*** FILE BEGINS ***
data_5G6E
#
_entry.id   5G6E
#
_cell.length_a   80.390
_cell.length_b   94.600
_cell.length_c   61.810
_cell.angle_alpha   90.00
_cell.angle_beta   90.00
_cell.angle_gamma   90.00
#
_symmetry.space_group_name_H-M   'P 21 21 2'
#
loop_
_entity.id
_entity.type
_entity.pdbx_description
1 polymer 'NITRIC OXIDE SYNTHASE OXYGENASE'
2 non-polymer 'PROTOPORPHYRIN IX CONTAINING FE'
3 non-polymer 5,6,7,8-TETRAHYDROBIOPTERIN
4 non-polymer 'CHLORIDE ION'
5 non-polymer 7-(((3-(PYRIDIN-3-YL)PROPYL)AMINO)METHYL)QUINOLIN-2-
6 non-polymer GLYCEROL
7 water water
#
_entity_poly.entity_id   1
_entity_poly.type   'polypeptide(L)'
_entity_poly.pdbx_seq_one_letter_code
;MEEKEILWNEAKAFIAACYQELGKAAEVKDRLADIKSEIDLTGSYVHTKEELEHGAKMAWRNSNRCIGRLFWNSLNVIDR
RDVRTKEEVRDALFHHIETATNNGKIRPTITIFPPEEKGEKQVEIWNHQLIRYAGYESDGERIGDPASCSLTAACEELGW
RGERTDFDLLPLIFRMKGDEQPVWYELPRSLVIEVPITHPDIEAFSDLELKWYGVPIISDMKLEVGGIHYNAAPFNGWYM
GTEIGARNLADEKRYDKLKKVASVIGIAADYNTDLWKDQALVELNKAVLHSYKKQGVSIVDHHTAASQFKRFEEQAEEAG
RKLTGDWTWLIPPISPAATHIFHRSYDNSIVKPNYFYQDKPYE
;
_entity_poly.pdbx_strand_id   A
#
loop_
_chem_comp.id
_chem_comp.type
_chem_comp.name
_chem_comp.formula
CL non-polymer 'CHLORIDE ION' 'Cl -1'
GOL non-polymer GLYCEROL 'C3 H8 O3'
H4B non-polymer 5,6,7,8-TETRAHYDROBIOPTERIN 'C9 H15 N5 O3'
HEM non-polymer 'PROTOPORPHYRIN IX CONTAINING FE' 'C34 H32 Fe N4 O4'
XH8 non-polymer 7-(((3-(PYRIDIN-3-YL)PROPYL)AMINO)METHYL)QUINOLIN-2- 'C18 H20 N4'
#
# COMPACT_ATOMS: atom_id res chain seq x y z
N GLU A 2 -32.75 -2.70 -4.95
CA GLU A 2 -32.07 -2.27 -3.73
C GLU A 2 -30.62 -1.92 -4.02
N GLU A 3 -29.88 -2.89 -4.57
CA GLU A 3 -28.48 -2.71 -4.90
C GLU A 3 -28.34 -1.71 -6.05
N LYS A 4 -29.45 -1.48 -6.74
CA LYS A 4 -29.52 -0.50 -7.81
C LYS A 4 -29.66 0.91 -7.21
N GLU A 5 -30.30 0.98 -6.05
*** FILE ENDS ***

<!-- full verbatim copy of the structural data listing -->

data_5G6E
#
_entry.id   5G6E
#
_cell.length_a   80.390
_cell.length_b   94.600
_cell.length_c   61.810
_cell.angle_alpha   90.00
_cell.angle_beta   90.00
_cell.angle_gamma   90.00
#
_symmetry.space_group_name_H-M   'P 21 21 2'
#
loop_
_entity.id
_entity.type
_entity.pdbx_description
1 polymer 'NITRIC OXIDE SYNTHASE OXYGENASE'
2 non-polymer 'PROTOPORPHYRIN IX CONTAINING FE'
3 non-polymer 5,6,7,8-TETRAHYDROBIOPTERIN
4 non-polymer 'CHLORIDE ION'
5 non-polymer 7-(((3-(PYRIDIN-3-YL)PROPYL)AMINO)METHYL)QUINOLIN-2-
6 non-polymer GLYCEROL
7 water water
#
_entity_poly.entity_id   1
_entity_poly.type   'polypeptide(L)'
_entity_poly.pdbx_seq_one_letter_code
;MEEKEILWNEAKAFIAACYQELGKAAEVKDRLADIKSEIDLTGSYVHTKEELEHGAKMAWRNSNRCIGRLFWNSLNVIDR
RDVRTKEEVRDALFHHIETATNNGKIRPTITIFPPEEKGEKQVEIWNHQLIRYAGYESDGERIGDPASCSLTAACEELGW
RGERTDFDLLPLIFRMKGDEQPVWYELPRSLVIEVPITHPDIEAFSDLELKWYGVPIISDMKLEVGGIHYNAAPFNGWYM
GTEIGARNLADEKRYDKLKKVASVIGIAADYNTDLWKDQALVELNKAVLHSYKKQGVSIVDHHTAASQFKRFEEQAEEAG
RKLTGDWTWLIPPISPAATHIFHRSYDNSIVKPNYFYQDKPYE
;
_entity_poly.pdbx_strand_id   A
#
loop_
_chem_comp.id
_chem_comp.type
_chem_comp.name
_chem_comp.formula
CL non-polymer 'CHLORIDE ION' 'Cl -1'
GOL non-polymer GLYCEROL 'C3 H8 O3'
H4B non-polymer 5,6,7,8-TETRAHYDROBIOPTERIN 'C9 H15 N5 O3'
HEM non-polymer 'PROTOPORPHYRIN IX CONTAINING FE' 'C34 H32 Fe N4 O4'
XH8 non-polymer 7-(((3-(PYRIDIN-3-YL)PROPYL)AMINO)METHYL)QUINOLIN-2- 'C18 H20 N4'
#
# COMPACT_ATOMS: atom_id res chain seq x y z
N GLU A 2 -32.75 -2.70 -4.95
CA GLU A 2 -32.07 -2.27 -3.73
C GLU A 2 -30.62 -1.92 -4.02
N GLU A 3 -29.88 -2.89 -4.57
CA GLU A 3 -28.48 -2.71 -4.90
C GLU A 3 -28.34 -1.71 -6.05
N LYS A 4 -29.45 -1.48 -6.74
CA LYS A 4 -29.52 -0.50 -7.81
C LYS A 4 -29.66 0.91 -7.21
N GLU A 5 -30.30 0.98 -6.05